This site is entirely user-supported. See how you can help.
If Google Street View is available, the image is from the best available vantage point looking, if possible, towards the location of the monument. Where it is not available, the satellite view is shown instead.
Latitude: 52.3654 / 52°21'55"N
Longitude: -3.1916 / 3°11'29"W
OS Eastings: 318957
OS Northings: 274818
OS Grid: SO189748
Mapcode National: GBR 9Y.S2WY
Mapcode Global: VH68Y.MTK1
Entry Name: Short Ditch near Beacon Lodge
Source ID: 1942
Cadw Legacy ID: RD089
Schedule Class: Monument
Category: Linear earthwork
Period: Early Medieval
Community: Llangunllo (Llangynllo)
Traditional County: Radnorshire
The monument consists of a linear earthwork, a substantial bank and ditch dating to the early medieval period and forming a major boundary between two adjacent territories. The Short Ditch near Beacon Lodge runs for a distance of 640m on a south-west to north-east alignment from SO 1871 7461 to SO 1917 7506 across a ridge between deep-set valleys that hold tributaries of the Lugg and Teme respectively. The views from the site vary according to the topography, but they are generally better to the north-east and south-west as a result of higher ground on the north-west and south-east sides of the dyke. The dyke profile varies somewhat along its length. In general it consists of a bank which is c.5.5m wide and stands c.1.2m above the ground on the south-eastern side, from which some material for its construction appears to have been taken towards the north-eastern end, and up to c.3.5m above the base of the c.1m-deep ditch on the north-western side. A low counterscarp bank c.1.7m wide and 0.4m high is present alongside the ditch for much of the length. At the highest point of the ridge (SO 1903 7489) the dyke is crossed by a trackway which dates back at least to the 19th century, though it cannot be proven to have been present when the dyke was in use. Investigations in 2004 indicated that the ditch was originally dug c.4m wide and c.1.4m below the ground surface; radiocarbon samples taken from the ground surface beneath the bank gave a date in the 5th or 6th century AD.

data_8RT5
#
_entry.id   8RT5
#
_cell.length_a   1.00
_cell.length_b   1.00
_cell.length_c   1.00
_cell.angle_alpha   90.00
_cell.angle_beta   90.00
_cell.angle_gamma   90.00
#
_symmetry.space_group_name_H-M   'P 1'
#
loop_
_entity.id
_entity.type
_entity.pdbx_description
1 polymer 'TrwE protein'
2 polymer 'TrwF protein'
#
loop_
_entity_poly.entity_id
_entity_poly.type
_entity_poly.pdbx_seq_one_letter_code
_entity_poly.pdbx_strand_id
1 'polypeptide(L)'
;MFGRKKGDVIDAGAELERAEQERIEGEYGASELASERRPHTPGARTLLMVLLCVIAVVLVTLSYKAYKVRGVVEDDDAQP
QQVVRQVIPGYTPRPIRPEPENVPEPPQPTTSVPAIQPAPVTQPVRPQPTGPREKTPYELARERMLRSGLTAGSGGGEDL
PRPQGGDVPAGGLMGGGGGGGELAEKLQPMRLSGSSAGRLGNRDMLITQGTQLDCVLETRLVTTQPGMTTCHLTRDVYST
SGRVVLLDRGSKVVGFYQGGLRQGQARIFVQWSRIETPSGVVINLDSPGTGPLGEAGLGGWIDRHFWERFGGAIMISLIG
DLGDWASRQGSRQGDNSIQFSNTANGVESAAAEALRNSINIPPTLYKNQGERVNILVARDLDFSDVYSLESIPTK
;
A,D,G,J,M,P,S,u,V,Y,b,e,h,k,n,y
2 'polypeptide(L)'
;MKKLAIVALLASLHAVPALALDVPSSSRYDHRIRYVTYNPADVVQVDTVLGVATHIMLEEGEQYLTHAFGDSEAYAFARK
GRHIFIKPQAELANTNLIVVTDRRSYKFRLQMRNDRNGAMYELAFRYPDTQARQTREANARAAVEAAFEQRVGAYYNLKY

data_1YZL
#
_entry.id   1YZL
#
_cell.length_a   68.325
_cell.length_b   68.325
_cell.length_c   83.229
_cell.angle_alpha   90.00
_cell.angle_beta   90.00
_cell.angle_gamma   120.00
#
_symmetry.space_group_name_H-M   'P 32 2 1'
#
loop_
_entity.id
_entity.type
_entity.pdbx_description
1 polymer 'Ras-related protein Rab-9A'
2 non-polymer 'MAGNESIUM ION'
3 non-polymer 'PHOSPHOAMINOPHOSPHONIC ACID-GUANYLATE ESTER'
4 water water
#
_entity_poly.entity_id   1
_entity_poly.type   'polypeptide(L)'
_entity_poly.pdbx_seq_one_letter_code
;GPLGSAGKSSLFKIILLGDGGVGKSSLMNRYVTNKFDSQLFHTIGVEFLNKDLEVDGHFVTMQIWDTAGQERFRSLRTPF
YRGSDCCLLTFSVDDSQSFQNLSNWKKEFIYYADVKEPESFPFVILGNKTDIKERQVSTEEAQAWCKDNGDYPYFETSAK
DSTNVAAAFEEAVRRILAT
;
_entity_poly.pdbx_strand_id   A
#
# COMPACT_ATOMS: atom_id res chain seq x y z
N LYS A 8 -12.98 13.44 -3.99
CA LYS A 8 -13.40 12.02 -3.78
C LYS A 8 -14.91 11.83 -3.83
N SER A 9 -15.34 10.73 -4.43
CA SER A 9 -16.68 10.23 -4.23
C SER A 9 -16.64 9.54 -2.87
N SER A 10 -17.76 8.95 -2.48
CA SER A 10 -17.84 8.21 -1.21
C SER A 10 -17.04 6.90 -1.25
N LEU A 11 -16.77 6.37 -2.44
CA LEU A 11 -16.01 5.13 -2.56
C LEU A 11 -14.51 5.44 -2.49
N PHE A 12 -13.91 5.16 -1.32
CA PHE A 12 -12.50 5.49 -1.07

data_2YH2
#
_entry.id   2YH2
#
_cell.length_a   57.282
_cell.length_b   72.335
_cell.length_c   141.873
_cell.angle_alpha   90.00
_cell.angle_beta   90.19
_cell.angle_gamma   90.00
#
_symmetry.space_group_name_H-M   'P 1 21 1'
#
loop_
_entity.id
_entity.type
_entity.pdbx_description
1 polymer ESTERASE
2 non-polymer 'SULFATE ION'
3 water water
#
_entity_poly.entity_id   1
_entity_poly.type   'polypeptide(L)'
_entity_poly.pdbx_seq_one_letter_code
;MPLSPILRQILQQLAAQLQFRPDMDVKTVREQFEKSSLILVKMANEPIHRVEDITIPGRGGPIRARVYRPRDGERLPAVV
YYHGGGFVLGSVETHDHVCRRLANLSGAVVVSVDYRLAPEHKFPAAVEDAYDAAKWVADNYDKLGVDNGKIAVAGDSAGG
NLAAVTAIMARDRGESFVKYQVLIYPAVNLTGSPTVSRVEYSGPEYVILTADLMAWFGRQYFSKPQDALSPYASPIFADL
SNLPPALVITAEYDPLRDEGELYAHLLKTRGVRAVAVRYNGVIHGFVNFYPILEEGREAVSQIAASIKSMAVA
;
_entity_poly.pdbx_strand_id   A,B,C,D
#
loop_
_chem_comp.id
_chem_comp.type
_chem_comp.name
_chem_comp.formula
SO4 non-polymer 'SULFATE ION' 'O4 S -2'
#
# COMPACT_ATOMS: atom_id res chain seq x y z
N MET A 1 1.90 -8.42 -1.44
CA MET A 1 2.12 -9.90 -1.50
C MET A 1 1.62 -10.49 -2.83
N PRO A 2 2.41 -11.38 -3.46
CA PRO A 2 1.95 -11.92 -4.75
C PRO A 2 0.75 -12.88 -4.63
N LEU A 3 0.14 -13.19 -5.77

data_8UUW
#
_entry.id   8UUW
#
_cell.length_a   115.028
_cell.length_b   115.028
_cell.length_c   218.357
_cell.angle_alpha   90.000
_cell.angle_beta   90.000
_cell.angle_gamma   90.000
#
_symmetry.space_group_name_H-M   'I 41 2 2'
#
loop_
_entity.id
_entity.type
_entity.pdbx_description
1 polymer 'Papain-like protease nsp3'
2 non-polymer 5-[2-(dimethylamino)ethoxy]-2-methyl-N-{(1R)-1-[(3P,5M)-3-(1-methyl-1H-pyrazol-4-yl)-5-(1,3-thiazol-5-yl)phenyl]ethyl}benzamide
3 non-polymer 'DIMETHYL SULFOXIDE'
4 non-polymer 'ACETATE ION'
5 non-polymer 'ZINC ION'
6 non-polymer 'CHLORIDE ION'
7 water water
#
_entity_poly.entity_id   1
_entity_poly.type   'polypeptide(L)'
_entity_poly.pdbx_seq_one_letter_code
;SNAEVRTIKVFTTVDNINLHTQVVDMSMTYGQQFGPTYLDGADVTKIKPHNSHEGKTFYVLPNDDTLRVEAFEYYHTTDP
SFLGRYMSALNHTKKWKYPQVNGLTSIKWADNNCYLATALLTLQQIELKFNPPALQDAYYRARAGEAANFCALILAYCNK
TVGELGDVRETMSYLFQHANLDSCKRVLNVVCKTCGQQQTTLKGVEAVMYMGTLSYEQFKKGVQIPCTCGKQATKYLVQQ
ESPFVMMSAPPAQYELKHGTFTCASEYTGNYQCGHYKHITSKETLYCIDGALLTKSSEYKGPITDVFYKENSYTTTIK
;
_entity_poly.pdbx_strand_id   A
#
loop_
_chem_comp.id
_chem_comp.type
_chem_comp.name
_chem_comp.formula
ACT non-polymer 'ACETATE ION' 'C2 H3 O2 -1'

The monument is of national importance for its potential to enhance our knowledge of early medieval defensive organisation and settlement. It retains significant archaeological potential, with a strong probability of the presence of associated archaeological features and deposits. This site is one of a number of similar dykes in Powys and their importance can further enhanced by their group value.
The scheduled area comprises the remains described and areas around them within which related evidence may be expected to survive.
Other nearby scheduled monuments